Draft JURI Committee report on Standard-Essential Patents
Amendments to the European Commission Proposal for a Regulation on Standard-Essential Patents – COM(2023)232
We call on JURI MEPs to rethink the committee’s draft report in order to ensure that they don’t undermine European leadership in open standardisation and the EU’s strategic autonomy.
IP Europe is a coalition of R&D-intensive organisations. We champion the open innovation ecosystem, which enables patents and open standards to drive private investment in R&D-intensive technology and deliver progress for EU citizens and businesses. Our members include both licensors and implementers of patents, including Standard-essential patents(SEPs).
IP Europe members collaborate within standards organisations to develop open international standards. SEPs, i.e. patents which are integrated in global open standards, are instrumental to Europe’s technology leadership in several industries, including mobile telephony (4G, 5G, 6G, etc.) and the Internet of Things (IoT). SEP licensing supports a virtuous cycle of innovation and growth. For example, cellular standards have disseminated like no other technology since the first call on a 2G network was made in July 1991 to more than 5.5 billion unique mobile subscribers in the world today.
SEPs deliver licensing income
The open standards ecosystem relies on licensing income, which is often realised a decade or more after the first technology investments were made. The licensing of SEPs on fair, reasonable and non-discriminatory (FRAND) terms is vital to ensure investment in future R&D, driving rapid innovation and the development of open standards in Europe, which European policymakers have long considered political imperatives. Europe is the chosen location for the development of global standards such as cellular standards (developed within 3GPP, with the European Telecommunications Standards Institute (ETSI) having a leading role).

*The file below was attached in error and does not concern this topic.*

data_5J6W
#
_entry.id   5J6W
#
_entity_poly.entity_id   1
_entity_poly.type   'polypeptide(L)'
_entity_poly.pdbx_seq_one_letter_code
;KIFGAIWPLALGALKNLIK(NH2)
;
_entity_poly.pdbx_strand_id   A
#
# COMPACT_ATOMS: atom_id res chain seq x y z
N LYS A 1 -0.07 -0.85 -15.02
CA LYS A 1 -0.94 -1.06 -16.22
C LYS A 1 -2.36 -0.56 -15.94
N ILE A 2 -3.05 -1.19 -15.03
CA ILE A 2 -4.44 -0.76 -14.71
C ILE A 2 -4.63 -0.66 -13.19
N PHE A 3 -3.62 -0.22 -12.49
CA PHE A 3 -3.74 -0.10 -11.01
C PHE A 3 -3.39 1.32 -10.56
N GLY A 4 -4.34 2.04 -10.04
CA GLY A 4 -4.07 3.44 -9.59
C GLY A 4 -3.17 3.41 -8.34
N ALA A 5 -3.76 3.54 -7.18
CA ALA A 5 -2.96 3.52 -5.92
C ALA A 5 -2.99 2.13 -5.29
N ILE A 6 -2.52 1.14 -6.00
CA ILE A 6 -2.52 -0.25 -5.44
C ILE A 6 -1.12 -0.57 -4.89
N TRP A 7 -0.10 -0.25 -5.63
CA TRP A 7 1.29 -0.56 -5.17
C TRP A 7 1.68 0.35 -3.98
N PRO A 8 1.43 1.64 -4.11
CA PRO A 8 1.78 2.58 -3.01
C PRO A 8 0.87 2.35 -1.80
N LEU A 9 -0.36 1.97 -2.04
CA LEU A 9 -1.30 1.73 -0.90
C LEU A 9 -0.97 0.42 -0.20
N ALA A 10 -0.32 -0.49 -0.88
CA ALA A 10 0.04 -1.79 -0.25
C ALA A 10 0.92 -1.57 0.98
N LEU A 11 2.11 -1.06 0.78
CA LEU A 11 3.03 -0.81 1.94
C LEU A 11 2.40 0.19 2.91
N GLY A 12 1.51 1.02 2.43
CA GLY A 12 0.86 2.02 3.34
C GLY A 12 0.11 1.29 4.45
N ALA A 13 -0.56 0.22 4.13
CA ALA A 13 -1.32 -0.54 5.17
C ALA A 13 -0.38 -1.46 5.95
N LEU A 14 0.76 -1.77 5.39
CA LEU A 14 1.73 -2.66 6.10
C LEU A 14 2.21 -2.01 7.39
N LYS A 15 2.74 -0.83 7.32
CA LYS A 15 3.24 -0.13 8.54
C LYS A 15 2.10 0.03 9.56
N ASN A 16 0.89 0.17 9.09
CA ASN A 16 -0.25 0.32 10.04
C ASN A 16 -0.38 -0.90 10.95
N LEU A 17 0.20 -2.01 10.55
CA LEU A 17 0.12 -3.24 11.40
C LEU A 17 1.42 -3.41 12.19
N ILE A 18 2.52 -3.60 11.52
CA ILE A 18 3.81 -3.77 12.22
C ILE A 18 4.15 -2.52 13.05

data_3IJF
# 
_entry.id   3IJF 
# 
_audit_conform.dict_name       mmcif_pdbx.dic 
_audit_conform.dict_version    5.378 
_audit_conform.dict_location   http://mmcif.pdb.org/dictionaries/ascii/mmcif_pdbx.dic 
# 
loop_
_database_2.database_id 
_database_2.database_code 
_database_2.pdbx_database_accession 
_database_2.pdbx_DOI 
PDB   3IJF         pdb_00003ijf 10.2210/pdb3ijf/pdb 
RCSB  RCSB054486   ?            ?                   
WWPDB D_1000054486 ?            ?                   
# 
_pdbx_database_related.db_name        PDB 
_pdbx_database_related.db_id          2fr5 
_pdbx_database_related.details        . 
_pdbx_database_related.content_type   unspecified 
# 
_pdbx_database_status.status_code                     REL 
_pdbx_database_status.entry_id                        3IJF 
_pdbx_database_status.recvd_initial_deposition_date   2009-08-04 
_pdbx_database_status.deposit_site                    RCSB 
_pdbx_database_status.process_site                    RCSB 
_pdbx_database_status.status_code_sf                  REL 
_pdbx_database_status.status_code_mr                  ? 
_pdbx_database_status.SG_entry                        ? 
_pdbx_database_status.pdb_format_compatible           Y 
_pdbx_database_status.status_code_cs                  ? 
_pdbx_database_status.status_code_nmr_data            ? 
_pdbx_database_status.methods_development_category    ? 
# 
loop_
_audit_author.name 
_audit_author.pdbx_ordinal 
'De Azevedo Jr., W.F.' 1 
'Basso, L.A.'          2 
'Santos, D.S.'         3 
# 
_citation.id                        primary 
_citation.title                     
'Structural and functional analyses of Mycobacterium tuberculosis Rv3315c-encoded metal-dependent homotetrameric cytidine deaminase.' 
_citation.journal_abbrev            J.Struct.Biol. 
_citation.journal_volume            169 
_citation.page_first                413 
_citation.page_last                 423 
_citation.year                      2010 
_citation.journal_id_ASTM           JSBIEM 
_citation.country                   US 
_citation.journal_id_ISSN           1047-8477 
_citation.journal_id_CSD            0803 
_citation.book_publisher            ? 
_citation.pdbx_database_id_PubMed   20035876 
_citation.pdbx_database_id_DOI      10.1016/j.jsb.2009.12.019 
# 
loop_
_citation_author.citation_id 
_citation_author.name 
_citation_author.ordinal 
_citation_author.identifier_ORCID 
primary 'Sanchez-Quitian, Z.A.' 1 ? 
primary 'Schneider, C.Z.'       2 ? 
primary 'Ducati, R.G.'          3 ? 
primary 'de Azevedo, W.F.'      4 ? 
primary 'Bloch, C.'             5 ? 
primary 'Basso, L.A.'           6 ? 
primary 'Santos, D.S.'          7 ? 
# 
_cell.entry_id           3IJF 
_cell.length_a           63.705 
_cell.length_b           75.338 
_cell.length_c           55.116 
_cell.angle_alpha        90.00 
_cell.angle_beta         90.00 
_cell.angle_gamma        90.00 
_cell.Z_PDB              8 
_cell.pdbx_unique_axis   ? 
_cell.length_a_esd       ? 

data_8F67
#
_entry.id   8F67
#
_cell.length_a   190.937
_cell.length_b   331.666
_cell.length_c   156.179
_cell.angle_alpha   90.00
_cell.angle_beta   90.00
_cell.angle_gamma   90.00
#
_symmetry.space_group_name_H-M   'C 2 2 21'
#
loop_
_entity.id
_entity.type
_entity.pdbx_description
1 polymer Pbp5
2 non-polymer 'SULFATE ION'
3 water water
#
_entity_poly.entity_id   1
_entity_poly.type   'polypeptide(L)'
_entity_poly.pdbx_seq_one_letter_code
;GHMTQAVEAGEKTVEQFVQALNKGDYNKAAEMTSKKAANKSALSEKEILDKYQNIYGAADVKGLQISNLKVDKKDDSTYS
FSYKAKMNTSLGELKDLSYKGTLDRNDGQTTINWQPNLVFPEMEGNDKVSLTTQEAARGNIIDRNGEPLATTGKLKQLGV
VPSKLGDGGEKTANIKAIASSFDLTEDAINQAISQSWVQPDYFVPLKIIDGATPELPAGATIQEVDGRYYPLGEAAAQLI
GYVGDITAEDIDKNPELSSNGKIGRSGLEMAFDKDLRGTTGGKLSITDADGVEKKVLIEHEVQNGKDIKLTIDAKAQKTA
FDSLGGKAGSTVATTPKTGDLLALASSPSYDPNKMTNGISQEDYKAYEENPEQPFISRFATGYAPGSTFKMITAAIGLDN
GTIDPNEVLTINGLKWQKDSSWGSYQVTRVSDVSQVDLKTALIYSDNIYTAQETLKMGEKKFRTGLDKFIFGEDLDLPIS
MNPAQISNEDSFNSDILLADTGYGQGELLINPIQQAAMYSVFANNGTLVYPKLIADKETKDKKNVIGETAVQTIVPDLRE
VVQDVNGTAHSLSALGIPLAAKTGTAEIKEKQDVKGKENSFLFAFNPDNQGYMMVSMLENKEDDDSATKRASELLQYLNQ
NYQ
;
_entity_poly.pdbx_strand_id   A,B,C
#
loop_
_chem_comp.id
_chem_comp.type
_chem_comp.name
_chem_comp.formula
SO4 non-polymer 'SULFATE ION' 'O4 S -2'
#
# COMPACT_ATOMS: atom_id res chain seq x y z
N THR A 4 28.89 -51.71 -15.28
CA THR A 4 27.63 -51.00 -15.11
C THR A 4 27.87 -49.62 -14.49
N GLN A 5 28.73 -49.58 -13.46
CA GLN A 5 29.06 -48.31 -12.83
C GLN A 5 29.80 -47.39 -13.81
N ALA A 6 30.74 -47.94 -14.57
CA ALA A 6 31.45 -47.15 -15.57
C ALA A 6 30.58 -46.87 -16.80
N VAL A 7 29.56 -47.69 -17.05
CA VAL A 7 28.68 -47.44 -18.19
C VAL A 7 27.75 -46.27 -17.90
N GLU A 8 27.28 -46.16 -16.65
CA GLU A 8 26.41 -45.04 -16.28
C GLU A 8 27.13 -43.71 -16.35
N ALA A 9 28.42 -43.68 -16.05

This ecosystem needs to be protected and strengthened. Yet, the European Commission’s proposal to regulate SEP licensing imposes new obligations, costs and burdens on holders of European SEPs that read on international standards, such as the cellular standards published by ETSI, whilst simultaneously depriving them of (fundamental) property rights, delaying (or denying) access to justice, and both delaying and diminishing licensing revenues.
Whose interest is being served?
IP Europe calls on the Committee of Legal Affairs (JURI) to review carefully the Commission’s proposal to regulate the licensing of standard essential patents. The proposal would not only harm those upstream innovators who invest in developing critical technologies and global open standards. It would also damage the EU’s technology position and undermine the EU’s open strategic autonomy. This calls into question whether the proposed Regulation really serves European interests.
IP Europe shares the Commission’s objectives for introducing more transparency and greater efficiency in the licencing of SEPs. However, we consider that this proposal; (i) will not achieve these objectives, (ii) is disproportionate, and (iii) merits serious scrutiny, if not a total rethink.
No evidence of any market distortion
There is no evidence of a market distortion in the EU or disruption of trade between Member States warranting regulatory intervention. Such regulatory action is in conflict with the Treaties, as well as the EU Charter of Fundamental Rights, the European Convention on Human Rights and the EU’s obligations under the WTO’s TRIPs and TBT Agreements. On the contrary, the experts chosen by the Commission to analyse whether there is need for regulationfound that there was no empirical evidence or data which justified intervention, especially on such a massive scale.
The proposal undermines positive market developments and industry initiatives, such as the development of patent pools to facilitate licensing in new markets (e.g. for automotive and IoT) notwithstanding the Parliament’s recognition of “the value of existing industry-led voluntary initiatives to facilitate SEP licensing for the internet of things, such as licensing pools, which bring together the vast majority of European and international cellular technology developers”. It also threatens to undermine European courts, including the nascent Unified Patent Court (UPC), and push litigation to jurisdictions outside the EU.
The draft JURI committee report is an own goal in the making
Moving forward with the proposed heavy-handed regulatory intervention and placing additional (often duplicative) burdens and costs on holders of European SEPs, with no clear benefits or efficiencies, is an ‘own goal’ for Europe. It will undermine incentives to innovate and to contribute to standardisation at the very moment that the EU is focused on its 6G strategy.
Accordingly, we suggest that, rather than rush ahead with this proposal, the JURI Committee and the other Committees should carefully scrutinise the proposal and commission their own impact assessment.
Click on the thumbnail below for a PDF version of the introduction of our letter to the JURI committee.